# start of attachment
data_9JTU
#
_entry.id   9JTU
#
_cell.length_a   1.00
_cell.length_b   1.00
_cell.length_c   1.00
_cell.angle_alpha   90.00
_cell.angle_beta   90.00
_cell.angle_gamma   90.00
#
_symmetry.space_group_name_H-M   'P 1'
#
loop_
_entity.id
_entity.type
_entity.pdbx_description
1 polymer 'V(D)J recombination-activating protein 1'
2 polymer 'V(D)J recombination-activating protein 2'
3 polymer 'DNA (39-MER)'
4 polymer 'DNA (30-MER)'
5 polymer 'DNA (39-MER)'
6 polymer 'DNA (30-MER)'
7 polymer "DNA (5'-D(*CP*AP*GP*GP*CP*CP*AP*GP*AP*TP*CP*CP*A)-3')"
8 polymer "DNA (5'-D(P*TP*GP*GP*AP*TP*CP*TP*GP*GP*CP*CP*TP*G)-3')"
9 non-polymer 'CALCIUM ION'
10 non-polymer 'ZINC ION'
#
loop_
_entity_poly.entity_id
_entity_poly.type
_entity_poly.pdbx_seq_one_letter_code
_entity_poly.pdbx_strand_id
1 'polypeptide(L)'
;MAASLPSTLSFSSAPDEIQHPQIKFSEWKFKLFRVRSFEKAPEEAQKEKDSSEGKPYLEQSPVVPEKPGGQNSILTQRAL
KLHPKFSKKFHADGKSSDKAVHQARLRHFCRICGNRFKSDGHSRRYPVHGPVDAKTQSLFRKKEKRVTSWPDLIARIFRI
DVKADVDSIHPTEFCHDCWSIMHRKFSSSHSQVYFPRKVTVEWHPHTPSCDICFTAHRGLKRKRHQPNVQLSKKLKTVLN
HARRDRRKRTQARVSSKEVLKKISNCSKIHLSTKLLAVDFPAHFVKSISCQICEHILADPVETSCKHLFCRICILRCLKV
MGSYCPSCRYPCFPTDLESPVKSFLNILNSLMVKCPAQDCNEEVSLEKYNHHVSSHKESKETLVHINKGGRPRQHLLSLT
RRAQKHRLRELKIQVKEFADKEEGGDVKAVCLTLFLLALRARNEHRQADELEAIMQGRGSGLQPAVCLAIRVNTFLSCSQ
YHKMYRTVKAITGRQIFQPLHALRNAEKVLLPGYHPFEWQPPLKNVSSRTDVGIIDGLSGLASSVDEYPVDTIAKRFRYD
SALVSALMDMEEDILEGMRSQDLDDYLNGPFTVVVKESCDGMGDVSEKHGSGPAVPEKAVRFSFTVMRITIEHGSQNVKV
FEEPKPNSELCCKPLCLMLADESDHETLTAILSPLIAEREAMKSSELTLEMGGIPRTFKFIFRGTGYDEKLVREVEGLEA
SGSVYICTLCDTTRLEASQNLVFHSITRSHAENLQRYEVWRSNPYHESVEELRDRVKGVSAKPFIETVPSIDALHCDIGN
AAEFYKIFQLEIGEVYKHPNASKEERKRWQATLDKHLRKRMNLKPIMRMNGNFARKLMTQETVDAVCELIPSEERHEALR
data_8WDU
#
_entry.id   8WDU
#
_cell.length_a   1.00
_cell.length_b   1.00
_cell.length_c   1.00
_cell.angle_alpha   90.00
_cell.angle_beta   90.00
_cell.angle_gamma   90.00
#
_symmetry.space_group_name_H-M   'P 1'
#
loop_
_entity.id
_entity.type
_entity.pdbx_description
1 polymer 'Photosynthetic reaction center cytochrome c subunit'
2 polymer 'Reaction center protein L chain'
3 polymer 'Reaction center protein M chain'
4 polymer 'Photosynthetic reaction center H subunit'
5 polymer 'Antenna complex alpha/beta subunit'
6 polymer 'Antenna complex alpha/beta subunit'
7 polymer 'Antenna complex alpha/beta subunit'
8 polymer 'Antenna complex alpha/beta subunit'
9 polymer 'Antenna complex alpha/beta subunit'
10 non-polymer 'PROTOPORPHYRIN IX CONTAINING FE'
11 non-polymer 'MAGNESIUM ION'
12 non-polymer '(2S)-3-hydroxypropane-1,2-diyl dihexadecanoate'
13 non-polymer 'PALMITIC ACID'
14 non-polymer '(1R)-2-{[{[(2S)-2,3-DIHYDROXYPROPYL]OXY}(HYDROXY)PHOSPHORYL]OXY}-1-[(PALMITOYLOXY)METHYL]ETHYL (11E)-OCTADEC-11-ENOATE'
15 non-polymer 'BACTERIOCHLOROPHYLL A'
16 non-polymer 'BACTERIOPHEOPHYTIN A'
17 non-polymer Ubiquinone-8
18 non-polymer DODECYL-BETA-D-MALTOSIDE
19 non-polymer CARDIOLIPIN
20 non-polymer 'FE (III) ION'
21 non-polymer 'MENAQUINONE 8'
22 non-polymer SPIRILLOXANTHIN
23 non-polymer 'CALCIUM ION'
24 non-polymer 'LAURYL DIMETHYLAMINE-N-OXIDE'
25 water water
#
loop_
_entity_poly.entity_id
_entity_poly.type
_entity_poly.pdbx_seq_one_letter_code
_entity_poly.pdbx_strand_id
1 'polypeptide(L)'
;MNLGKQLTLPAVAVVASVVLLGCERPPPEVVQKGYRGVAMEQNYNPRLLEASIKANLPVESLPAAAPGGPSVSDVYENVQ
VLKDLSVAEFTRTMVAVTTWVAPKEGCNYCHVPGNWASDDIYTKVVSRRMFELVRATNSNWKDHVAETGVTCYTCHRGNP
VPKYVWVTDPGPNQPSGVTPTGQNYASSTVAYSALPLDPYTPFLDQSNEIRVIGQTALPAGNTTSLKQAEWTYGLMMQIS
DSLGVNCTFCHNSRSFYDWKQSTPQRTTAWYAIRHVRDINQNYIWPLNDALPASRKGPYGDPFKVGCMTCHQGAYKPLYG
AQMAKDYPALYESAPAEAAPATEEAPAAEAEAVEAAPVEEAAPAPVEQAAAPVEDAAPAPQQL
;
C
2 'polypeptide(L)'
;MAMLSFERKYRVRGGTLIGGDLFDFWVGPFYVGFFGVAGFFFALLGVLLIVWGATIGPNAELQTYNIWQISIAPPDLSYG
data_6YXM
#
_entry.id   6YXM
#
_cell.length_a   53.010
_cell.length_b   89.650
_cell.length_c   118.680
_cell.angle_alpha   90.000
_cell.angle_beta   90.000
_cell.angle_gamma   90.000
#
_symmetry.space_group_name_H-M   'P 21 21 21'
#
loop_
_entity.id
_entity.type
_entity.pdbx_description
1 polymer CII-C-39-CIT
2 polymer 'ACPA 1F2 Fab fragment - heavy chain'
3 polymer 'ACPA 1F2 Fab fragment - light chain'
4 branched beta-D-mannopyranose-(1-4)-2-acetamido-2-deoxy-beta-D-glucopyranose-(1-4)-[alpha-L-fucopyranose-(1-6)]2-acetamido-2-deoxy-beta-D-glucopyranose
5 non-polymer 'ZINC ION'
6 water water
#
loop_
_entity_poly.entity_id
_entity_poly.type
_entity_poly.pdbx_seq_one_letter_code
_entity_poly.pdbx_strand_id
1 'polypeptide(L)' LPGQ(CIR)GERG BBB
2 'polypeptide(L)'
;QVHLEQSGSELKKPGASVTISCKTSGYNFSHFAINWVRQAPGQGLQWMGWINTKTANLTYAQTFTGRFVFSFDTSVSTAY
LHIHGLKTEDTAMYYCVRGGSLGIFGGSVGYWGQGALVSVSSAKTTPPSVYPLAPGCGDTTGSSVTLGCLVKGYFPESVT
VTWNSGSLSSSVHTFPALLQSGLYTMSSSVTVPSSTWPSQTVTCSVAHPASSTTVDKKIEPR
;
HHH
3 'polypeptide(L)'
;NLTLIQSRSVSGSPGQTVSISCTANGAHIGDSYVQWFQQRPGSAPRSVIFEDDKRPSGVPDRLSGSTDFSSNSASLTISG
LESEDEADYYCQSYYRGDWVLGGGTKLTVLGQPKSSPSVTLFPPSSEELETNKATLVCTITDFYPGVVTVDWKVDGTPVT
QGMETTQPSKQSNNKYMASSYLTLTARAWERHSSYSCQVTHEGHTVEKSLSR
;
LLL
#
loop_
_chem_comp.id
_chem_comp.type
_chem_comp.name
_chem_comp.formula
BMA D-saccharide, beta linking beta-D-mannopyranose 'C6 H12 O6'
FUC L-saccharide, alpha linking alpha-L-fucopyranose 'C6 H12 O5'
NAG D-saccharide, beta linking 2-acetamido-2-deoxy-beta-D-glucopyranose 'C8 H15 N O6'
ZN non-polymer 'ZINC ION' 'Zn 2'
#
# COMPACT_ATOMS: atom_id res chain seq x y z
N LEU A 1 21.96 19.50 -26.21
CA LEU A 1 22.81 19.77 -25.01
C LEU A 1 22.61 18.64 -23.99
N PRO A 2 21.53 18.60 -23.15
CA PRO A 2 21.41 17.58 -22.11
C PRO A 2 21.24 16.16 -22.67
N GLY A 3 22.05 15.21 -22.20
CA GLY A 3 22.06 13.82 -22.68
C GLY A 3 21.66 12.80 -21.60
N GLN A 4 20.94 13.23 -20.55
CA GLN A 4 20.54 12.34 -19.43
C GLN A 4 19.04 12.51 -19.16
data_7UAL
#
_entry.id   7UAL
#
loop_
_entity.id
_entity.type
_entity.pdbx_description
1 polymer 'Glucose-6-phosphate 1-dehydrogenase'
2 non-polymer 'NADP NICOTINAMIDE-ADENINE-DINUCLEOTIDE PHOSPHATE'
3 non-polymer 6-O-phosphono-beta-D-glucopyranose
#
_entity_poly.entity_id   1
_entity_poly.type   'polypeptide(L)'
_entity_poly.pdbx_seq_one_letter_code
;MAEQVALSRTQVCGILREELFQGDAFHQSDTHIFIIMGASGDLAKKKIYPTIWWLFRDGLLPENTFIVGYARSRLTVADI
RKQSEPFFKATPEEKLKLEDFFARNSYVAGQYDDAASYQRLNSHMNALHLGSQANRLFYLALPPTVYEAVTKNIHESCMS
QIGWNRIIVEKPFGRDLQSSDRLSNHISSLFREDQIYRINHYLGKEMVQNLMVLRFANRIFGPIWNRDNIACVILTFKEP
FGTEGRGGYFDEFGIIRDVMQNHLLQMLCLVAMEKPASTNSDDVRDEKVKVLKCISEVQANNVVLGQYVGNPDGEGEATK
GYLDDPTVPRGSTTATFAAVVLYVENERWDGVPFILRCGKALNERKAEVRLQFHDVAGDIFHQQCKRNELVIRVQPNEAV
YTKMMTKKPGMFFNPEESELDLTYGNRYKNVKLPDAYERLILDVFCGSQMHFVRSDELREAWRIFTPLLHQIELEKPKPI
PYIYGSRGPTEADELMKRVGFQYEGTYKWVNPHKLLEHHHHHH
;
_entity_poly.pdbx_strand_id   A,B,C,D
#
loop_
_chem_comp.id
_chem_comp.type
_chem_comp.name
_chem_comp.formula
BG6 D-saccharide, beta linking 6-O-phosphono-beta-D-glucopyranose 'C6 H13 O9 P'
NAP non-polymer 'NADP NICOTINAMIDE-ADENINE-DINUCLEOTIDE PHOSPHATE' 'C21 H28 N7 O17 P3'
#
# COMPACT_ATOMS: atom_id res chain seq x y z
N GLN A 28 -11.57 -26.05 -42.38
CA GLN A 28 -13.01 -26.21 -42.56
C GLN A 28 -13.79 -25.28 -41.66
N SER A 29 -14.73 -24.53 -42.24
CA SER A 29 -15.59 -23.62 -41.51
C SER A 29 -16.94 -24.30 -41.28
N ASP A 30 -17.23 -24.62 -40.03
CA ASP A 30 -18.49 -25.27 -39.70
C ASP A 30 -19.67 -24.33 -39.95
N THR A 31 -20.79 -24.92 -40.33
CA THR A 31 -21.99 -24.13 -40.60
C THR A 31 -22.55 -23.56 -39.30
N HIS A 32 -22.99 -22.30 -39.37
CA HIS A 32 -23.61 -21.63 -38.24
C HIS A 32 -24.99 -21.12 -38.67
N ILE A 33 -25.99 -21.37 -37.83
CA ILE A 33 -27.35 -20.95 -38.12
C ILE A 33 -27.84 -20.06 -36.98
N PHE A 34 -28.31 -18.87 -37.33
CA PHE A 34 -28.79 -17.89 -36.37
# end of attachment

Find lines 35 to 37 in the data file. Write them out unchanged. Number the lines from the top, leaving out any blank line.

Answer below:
;MAASLPSTLSFSSAPDEIQHPQIKFSEWKFKLFRVRSFEKAPEEAQKEKDSSEGKPYLEQSPVVPEKPGGQNSILTQRAL
KLHPKFSKKFHADGKSSDKAVHQARLRHFCRICGNRFKSDGHSRRYPVHGPVDAKTQSLFRKKEKRVTSWPDLIARIFRI
DVKADVDSIHPTEFCHDCWSIMHRKFSSSHSQVYFPRKVTVEWHPHTPSCDICFTAHRGLKRKRHQPNVQLSKKLKTVLN